What are the voltage & amperage details of your 3-Stage Charger?
When was the last time that you Equalized this battery?

What is the WARRANTY period?
That will tell you how long the mfr expects the battery to last.
Is the battery, now older than the warranty period?

Golf Cart batteries are typically good / inexpensive Deep Cycle batteries.

Typically, a shorted cell is death ...
 

Offline Red Squirrel

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Re: What causes lead acid battery cells to short out?
« Reply #6 on: May 16, 2019, 05:30:09 am »
Yeah I kinda figured too, when I originally picked this battery I had not noticed they were a hybrid and not full deep cycle but they are indeed not true deep cycle.   Then I just kept buying them so I can match them up. But after 3 deaths I think it's time to stop replacing them and move on to another model.   These cheaper retail store batteries don't really tend to have any specific specs or a data sheet but this is the one:  https://www.canadiantire.ca/en/pdp/motomaster-nautilus-group-27-starting-deep-cycle-battery-0102799p.html#srp

The warranty is like a year if I recall, it's not much.  Used to be more but they actually dropped it a few years ago.  This particular one is from 2013.  I would expect to lose some charge but not just outright die this early. 

They also have a full deep cycle version of that battery, which would probably be better, but think I will look into the golf cart ones instead.  Am I right to think that by going 6v because the cells are bigger there's also less chance of failure?  Ex: thicker plates, or do they just use more thin plates?

The inverter-charger floats at 13.5 pretty much constantly, which is good but it does have a bulk/equalize phase as well after a power outage.  It will go up to 14-15 volts for a bit.  Don't think I've ever seen it go past that.   Every now and then I'll turn the breaker off to the UPS as a routine capacity test, which also forces the inverter charger to charge at a higher voltage to somewhat give it an equalize once power is returned. (it's bulk/absorption charge really but guess it still kinda equalizes it).   This is it here: https://www.tripplite.com/750w-powerverter-aps-12vdc-120v-inverter-charger-auto-transfer-switching-2-outlets~APS750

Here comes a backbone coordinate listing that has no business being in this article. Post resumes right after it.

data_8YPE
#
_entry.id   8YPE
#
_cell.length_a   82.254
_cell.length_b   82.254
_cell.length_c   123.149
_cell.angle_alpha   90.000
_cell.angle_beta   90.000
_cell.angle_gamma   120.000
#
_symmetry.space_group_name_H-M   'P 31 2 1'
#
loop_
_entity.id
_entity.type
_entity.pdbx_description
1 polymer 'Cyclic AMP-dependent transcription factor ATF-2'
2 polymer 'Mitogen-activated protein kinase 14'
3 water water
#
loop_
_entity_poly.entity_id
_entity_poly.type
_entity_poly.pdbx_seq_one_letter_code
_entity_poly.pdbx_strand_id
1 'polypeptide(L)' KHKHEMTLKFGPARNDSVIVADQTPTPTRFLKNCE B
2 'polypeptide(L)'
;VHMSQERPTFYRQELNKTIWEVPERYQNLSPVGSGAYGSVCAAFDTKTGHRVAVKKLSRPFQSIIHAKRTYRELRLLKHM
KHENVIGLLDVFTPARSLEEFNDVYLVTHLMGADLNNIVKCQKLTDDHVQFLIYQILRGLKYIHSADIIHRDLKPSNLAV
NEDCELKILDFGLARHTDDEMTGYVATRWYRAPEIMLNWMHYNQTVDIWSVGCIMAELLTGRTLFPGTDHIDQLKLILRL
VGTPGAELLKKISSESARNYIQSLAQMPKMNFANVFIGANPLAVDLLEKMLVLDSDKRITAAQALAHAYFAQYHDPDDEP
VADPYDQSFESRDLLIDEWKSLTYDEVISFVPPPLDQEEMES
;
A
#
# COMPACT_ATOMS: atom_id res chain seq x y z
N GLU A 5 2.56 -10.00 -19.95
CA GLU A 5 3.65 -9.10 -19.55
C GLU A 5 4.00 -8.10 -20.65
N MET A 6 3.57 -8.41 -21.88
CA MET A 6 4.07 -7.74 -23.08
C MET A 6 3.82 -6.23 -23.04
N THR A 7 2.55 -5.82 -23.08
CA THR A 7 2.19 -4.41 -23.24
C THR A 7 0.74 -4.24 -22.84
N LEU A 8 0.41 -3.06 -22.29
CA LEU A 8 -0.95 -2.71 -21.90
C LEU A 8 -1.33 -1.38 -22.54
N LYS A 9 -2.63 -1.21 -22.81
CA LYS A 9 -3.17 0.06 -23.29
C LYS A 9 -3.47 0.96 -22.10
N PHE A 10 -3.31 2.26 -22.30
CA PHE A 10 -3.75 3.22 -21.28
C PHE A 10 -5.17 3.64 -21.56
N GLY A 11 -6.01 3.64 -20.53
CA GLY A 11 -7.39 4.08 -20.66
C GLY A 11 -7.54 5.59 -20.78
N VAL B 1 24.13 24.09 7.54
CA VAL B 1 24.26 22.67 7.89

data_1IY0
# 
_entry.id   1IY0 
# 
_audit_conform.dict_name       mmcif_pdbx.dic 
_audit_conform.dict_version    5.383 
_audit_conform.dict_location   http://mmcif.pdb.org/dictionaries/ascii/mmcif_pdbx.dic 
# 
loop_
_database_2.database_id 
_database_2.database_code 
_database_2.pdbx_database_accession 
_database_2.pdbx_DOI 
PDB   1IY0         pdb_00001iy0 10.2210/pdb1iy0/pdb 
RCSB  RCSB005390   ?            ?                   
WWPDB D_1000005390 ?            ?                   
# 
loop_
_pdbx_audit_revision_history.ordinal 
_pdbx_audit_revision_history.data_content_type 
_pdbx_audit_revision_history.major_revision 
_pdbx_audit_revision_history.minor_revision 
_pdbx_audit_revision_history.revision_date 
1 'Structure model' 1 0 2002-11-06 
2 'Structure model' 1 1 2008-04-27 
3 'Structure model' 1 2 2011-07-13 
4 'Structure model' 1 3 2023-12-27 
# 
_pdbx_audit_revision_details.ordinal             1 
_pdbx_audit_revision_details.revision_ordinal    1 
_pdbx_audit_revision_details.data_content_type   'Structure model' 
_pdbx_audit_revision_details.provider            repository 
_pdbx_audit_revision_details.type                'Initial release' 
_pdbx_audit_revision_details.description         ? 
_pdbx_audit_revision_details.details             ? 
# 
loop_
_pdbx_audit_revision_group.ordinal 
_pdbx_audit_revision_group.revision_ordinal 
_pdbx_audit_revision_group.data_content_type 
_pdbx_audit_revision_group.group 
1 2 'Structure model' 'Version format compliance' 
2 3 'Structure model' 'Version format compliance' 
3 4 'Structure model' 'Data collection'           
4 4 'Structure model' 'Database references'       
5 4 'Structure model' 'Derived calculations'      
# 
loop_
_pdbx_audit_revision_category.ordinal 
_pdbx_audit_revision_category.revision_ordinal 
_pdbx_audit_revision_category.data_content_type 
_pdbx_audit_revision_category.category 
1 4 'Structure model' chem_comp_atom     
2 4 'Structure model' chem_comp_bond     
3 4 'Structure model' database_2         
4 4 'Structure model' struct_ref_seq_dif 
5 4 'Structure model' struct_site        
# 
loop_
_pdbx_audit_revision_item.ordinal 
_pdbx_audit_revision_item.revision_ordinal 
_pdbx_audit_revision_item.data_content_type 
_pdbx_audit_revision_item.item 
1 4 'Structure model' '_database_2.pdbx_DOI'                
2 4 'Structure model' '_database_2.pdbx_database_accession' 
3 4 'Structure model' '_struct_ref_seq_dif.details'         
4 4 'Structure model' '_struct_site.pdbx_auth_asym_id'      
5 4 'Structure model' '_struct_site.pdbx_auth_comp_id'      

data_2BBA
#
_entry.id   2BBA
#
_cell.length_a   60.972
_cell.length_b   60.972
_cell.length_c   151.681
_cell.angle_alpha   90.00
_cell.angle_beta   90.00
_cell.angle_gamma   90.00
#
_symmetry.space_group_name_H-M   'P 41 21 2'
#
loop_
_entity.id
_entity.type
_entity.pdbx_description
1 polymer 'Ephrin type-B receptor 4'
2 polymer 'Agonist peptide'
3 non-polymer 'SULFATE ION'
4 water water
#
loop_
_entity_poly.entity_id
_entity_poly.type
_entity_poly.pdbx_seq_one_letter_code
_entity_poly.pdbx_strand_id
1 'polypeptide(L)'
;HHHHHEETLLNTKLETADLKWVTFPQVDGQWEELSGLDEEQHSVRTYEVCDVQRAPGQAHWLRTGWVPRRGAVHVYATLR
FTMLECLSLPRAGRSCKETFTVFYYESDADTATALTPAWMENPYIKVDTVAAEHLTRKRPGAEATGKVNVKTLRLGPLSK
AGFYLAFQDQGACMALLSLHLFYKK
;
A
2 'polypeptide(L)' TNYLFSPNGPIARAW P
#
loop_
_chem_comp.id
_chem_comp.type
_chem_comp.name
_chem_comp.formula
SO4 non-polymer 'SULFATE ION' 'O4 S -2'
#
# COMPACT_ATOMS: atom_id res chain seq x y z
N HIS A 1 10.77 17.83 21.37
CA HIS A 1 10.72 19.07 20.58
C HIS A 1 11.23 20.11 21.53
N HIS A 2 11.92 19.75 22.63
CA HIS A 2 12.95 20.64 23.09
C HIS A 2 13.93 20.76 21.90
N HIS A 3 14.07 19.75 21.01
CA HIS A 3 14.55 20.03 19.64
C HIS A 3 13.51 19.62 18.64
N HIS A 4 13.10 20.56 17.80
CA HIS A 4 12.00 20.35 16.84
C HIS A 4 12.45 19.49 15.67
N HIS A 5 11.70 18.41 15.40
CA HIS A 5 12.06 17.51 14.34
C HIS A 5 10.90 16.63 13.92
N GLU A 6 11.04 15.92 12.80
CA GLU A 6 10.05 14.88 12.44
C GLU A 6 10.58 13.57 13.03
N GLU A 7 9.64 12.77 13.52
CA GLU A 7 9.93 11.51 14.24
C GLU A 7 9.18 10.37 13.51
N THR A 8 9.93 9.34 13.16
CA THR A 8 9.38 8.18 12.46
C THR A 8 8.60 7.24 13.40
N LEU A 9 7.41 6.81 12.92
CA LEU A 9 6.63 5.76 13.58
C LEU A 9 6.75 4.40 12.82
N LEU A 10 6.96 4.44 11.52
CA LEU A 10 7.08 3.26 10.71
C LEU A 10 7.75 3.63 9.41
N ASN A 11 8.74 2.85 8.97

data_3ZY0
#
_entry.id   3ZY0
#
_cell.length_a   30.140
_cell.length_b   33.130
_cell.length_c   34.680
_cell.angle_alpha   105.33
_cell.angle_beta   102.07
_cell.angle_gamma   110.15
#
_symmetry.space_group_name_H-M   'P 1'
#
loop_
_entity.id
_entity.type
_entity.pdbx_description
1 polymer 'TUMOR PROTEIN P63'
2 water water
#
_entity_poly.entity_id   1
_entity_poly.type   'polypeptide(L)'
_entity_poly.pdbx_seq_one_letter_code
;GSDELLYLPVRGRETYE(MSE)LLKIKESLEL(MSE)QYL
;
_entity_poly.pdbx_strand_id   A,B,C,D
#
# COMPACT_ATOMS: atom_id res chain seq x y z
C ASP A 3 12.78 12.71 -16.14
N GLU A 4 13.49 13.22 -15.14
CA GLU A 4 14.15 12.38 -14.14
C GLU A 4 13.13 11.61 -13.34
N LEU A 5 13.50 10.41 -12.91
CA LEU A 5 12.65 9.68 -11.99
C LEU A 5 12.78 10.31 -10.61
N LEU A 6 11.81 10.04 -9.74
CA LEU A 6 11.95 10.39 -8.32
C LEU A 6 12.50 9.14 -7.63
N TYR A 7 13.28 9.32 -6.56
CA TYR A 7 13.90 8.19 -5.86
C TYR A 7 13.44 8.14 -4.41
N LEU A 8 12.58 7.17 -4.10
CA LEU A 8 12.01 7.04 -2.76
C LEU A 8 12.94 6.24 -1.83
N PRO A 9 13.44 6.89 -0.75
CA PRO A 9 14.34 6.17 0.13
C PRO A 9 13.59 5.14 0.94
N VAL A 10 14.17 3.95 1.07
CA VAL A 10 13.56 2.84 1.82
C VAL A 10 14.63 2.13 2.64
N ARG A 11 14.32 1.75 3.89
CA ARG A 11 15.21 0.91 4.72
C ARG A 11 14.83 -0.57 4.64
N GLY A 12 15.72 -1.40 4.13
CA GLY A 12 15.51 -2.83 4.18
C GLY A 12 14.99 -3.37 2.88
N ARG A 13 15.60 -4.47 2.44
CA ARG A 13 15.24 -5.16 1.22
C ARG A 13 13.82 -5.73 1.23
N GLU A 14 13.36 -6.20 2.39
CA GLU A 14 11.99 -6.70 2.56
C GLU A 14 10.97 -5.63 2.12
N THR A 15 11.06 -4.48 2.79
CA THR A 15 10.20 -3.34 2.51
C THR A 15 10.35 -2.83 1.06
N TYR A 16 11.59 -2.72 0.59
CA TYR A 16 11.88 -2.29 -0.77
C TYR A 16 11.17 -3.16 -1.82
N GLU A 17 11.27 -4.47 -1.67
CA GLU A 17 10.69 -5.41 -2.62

Though you got me thinking... could lack of proper equalize be an issue causing sulfation of plates and more material to eventually shed?  I don't have any real control over telling it to do an equalize, but I could maybe just make sure to cut power to it more often to force it into it's bulk/absorb modes at least.

I do eventually want to look at a dual conversion setup with rectifiers/inverters and I'll probably end up making my own rectifiers as they are actually very hard to find.  They are used in telecom but not something that's really sold to individuals.   If done properly they can have different options such as weekly equalize.   A crude way would also be to use a solar charge controller, I think you can just feed a DC source straight to the input of one right?  As long as it can support that voltage. 
« Last Edit: May 16, 2019, 05:31:54 am by Red Squirrel »